The Rewards and Benefits of Becoming A Nature Photographer
The Advantages and Joys of Photographing Landscapes And Wildlife
Do you have a passion? Something that makes hours of long work and dedication all worth it?
I understand those feelings as I carry that same passion and intensity for landscape and nature photography. This article is about sharing how I feel about all the hours I spend in the field chasing light and compositions. I'm always looking to add to my portfolio of Fine Art Landscape Photography.
This is not a tutorial in any way. This article is about sharing how I feel about all the hours I spend in the field chasing light and compositions. I'm always looking to add to my portfolio of Fine Art Landscape Photography.
1. Getting Outside
I would guess we have all had jobs in the non-photography world at one time or another. Most other occupations involve being inside all day, with the exception of a brief escape for lunch. If it is an outside job, it could involve some physical labor, which isn’t much fun either.
The outside world where Nature Photography takes place is an amazing office. The air is fresh and the views are spectacular. I just love being outside. I really don’t care if it’s raining. I’m outside. I’m free. The rain will always stop. If I’m waiting for conditions, I can just sit back and enjoy the view.
2. A Better Kind Of Stress
Other occupations can have schedules to adhere to, deadlines to meet, goals to satisfy, bosses to please, etc. I’m sure you know exactly what I am talking about. At the end of the week, you are worn out and need the weekend to recover. When I’m in the field, I sometimes forget which day of the week it is.
Sure, I have to be concerned about weather forecasts, sunrise times, tide tables, where I am going to place my tripod at sunrise and more. The difference is those are just parts of a fun puzzle. There’s no real stress because if it doesn’t come together today, there is always tomorrow.
3. You Even Get Some Exercise
I was never much for getting on a treadmill or a stationary bike. I’d much rather go for a walk. Well, with Nature Photography, you can get as much exercise as you can handle. Trails can be long, and they can be steep. How much exercise you get is entirely up to you. I’ve learned to check out trail lengths and elevation gains in advance. I also have to admit, I prefer the trails that go uphill first and then return downhill.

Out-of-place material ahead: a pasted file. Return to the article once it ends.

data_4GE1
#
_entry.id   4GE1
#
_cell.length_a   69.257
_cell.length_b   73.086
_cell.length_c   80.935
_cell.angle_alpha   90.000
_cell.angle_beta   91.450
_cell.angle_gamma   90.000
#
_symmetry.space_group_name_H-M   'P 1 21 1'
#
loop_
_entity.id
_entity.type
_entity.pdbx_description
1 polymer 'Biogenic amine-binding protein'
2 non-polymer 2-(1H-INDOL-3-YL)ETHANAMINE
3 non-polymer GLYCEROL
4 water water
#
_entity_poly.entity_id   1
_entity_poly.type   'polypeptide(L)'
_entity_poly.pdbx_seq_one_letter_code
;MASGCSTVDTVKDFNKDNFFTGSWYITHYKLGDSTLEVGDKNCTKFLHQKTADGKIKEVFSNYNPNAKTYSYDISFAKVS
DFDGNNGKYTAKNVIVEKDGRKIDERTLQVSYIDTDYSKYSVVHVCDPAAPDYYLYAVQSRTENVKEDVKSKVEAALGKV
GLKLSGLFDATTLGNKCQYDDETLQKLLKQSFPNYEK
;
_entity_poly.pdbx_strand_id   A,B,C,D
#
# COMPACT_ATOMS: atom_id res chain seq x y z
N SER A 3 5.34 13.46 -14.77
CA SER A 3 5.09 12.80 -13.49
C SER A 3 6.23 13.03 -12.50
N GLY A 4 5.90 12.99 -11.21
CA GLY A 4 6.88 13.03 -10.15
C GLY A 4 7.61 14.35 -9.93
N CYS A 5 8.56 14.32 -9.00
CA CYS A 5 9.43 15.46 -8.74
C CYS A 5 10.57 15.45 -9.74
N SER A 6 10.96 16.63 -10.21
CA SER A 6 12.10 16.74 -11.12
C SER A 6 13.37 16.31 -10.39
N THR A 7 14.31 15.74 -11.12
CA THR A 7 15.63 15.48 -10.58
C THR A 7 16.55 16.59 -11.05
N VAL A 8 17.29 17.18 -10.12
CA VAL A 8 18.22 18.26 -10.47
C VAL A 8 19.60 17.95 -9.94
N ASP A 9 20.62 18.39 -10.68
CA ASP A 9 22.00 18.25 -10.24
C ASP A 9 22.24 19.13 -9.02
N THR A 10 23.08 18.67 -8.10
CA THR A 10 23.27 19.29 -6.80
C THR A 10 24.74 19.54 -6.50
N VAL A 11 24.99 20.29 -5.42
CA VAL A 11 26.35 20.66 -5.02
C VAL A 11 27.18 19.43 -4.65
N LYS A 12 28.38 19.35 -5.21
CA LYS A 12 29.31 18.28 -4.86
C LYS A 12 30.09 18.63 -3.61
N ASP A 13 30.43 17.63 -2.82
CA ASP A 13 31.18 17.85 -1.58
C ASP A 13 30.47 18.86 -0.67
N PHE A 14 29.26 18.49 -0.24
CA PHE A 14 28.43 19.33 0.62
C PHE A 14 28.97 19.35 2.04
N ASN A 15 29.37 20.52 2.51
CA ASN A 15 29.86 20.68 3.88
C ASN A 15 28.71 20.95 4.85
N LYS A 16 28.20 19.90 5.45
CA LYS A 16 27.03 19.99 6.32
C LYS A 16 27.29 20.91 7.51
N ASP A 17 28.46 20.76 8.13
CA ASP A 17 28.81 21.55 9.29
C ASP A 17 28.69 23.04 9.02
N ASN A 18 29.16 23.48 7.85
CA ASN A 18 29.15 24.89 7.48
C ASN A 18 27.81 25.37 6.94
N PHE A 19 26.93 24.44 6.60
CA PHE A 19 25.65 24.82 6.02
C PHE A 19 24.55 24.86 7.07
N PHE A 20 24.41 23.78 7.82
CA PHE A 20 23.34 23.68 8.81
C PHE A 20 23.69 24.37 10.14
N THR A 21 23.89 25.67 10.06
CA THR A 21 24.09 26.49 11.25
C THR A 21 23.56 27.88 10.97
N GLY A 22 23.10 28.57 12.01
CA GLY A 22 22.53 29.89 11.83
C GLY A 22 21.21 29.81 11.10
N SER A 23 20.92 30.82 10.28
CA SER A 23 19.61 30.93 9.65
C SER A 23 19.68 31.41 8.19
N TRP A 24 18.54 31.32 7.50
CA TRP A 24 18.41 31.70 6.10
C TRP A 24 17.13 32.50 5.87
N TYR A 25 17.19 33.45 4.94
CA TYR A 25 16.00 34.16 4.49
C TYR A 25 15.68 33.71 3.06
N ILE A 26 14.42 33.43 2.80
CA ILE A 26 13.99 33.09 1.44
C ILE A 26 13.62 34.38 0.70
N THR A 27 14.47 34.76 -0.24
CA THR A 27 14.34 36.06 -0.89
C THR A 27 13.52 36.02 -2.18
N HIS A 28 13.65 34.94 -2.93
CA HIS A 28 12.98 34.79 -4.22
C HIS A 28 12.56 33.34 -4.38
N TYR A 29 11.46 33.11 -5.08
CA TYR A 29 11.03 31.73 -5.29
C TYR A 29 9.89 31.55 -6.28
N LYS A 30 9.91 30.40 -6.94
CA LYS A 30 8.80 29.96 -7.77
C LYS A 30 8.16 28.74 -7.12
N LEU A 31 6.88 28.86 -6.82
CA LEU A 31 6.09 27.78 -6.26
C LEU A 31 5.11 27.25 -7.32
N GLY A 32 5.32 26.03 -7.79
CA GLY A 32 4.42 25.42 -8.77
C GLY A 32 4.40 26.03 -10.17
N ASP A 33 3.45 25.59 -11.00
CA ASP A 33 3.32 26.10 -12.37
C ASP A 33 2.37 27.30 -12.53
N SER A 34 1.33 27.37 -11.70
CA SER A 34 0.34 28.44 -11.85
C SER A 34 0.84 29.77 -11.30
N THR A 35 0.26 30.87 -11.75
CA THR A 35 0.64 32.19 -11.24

4. New Places
I love being able to go places I’ve never been before. Nature photography provides me with the best excuses for that. Maybe it’s a National Park I haven’t explored, a mountain road I haven’t been on or even another country I haven’t been to before. For me, every new experience is exciting. I seem to always feel like there’s going to be something good around the next curve.
5. Learning To See
Before becoming a Nature Photographer, I just saw the general scene, like your average tourist. Now, everywhere I go, I am looking at things differently. I see skies and clouds in a whole new way and with far more appreciation.
I’m constantly looking at scenes and evaluating them as potential compositions. I’m looking at small intimate scenes for compositions and other situations that would produce a good abstract photograph. As I drive around during mid-day hours scouting, I am enjoying the “thrill of the hunt” for something new. I love the way it keeps my mind working.
6. Raising Awareness
I have shared many photographs with others from my travels in the United States, and the most common comment I get is “I had no idea that was in our country”. Sure, there are other ways people can learn what is out there, be it television shows or publications, but most don’t take the time. The more people know about what’s outside, the more likely they could become interested or involved in helping to protect it.
7. The Incredible Memories
In Nature Photography, it’s about being at the right place at the right time. Sometimes you make the right decisions where to be and sometimes you just get lucky. The thrill is the same. I’ll always remember standing on the side of the road in the San Juan Mountains, hoping the fast-moving snowstorm covering Twilight Peak would clear before the sunset.
The camera was on the tripod with high hopes. The storm cleared, the snow-covered mountain appeared, the clouds lit up and sixty seconds later it was over. As I drove back to Ouray, there were a few fist pumps as I knew I had just got very, very lucky. A large framed acrylic print hangs in my office to this day.
If I Knew Then
I sometimes chuckle thinking about if I had known years ago when I started what I would have to learn and go through in order to capture great images, I might not have bothered. Today, the many mistakes have been forgotten and replaced by all the memories of great experiences. I wouldn’t trade any of it. I am truly experiencing the pure joy of being a nature photographer. My friends tell me I am living the dream. I can’t argue with that.